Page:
US 20060008615 A1
In the overmoulding of an article channels are provided in the surface of the article to guide the flow of the overmoulding material, in addition holes may be provided across the article to enable flow of the overmoulding material to the side of the carrier remote from the point of injection. The techniques are particular useful in the overmoulding of articles having a lattice or honeycomb structure particularly when produced by injection moulding. When the overmoulding material is foamable the overmoulded articles may be used as acoustic baffles or structural reinforcement for automobiles.
1. A moulding process, comprising:
providing a material, an article and a mould wherein the article includes channels and one or more holes passing through the article;
injection moulding the material as a layer over part of the surface of an article within the mould for forming a moulding wherein:
i) the channels guide the material that is injected to areas of the surface of the article where the material is to be located; and
ii) the one or more holes passing through the article enable the material being injected to pass through the article to the side remote from a position at which the material is injected into the mould.
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13. A moulding comprising:
an article; and
a foamable material coated in certain areas of the article wherein rods of the foamable material that pass through the article.
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20. A moulding process, comprising:
injection molding an article from a thermoplastic material selected from polyamide or polypropylene, wherein:
i) the article includes channels and one or more holes passing through the article;
ii) the channels are provided on the surface of the article;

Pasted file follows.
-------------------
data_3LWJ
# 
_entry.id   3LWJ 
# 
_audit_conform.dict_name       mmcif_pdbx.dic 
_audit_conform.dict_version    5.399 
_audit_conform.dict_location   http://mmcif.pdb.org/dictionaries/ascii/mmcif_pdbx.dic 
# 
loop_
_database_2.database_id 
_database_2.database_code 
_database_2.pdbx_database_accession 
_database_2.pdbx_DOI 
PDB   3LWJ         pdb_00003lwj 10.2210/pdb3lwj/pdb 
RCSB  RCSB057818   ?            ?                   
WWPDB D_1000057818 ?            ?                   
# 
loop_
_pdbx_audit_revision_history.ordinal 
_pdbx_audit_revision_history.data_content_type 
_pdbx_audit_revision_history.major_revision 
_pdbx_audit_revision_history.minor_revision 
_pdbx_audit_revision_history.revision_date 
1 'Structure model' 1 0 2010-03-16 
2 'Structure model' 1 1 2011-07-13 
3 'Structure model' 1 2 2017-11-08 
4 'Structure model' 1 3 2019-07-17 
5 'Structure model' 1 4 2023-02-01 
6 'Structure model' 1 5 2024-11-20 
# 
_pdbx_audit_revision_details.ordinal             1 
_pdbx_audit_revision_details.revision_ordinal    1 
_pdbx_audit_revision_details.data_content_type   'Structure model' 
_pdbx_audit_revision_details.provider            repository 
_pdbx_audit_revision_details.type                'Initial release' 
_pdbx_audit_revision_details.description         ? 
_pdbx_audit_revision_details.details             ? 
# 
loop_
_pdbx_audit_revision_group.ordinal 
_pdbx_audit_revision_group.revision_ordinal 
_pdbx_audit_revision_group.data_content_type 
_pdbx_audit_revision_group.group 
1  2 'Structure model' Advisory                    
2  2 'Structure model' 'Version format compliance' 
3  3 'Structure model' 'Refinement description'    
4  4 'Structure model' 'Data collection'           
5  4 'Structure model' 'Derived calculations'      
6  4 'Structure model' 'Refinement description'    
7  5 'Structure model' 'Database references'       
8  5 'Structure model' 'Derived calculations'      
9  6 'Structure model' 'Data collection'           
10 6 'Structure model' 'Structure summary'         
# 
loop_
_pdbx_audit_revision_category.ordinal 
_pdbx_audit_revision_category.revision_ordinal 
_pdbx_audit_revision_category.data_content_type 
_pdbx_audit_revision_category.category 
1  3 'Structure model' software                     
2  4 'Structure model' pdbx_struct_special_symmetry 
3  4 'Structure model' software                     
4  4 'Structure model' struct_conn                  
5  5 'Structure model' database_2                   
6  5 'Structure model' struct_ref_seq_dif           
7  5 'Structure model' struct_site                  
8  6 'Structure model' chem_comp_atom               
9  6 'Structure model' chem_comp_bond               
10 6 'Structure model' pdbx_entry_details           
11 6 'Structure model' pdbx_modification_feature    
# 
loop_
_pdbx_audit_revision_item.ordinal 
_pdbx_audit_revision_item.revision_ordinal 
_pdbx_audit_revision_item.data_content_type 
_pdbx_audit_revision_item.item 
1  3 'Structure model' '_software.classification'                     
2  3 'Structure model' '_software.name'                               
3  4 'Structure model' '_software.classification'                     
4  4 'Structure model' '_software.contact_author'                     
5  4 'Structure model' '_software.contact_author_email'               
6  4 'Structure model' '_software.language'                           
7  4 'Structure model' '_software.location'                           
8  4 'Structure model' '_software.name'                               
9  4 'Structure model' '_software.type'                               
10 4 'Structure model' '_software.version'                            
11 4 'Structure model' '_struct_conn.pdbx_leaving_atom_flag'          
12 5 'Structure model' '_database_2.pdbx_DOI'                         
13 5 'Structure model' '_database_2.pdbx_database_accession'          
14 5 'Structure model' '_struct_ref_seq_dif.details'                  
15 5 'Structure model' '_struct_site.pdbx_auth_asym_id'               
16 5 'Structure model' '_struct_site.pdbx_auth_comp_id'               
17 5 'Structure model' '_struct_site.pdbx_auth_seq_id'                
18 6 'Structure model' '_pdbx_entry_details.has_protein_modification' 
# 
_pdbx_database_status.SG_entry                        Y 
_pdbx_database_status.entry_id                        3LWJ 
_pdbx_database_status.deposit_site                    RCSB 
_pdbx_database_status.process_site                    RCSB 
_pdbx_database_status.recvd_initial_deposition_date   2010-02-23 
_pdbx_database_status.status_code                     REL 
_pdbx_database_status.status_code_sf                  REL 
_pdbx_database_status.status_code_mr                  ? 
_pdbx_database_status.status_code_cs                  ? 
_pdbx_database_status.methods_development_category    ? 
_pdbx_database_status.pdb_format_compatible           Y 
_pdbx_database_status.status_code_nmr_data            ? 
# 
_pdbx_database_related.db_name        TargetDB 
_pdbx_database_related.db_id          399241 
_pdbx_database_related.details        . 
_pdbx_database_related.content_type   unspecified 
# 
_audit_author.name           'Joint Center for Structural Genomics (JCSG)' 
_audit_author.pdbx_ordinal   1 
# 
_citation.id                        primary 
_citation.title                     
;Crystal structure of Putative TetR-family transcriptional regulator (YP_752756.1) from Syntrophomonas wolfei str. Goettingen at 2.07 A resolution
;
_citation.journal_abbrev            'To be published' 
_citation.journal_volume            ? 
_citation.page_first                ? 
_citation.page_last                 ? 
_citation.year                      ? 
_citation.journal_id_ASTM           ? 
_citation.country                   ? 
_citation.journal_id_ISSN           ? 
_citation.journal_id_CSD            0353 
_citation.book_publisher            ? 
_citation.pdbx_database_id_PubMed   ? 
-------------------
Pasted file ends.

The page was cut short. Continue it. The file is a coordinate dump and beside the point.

iii) the article has a lattice or honeycomb structure with interconnecting locations and at least one of the one or more holes is located at at least one of the interconnecting locations; and
iv) at least one of the one or more holes passes through the article from one side of the article to another side of the article;
injection overmoulding the material as a layer over part of the surface of an article within the mould for forming a moulding wherein:
i) the material is heat activated foamable material;
ii) the channels guide the material that is injected to areas of the surface of the article where the material is to be located;
iii) the one or more holes passing through the article enable the material being injected to pass through the article to the side remote from a position at which the material is injected into the mould;
iv) the moulding is a baffle or reinforcement configured for an automobile; and
v) the injection overmoulding operation employs a single injection point.
The present application claims the benefit of the filing date of U.K. Patent Application 0413809.5 (filed Jun. 21, 2004) the contents of which are hereby incorporated by reference in their entirety.
The present invention relates to improvements in or relating to injection moulding and in particular to the production of materials by overmoulding and to articles produced thereby.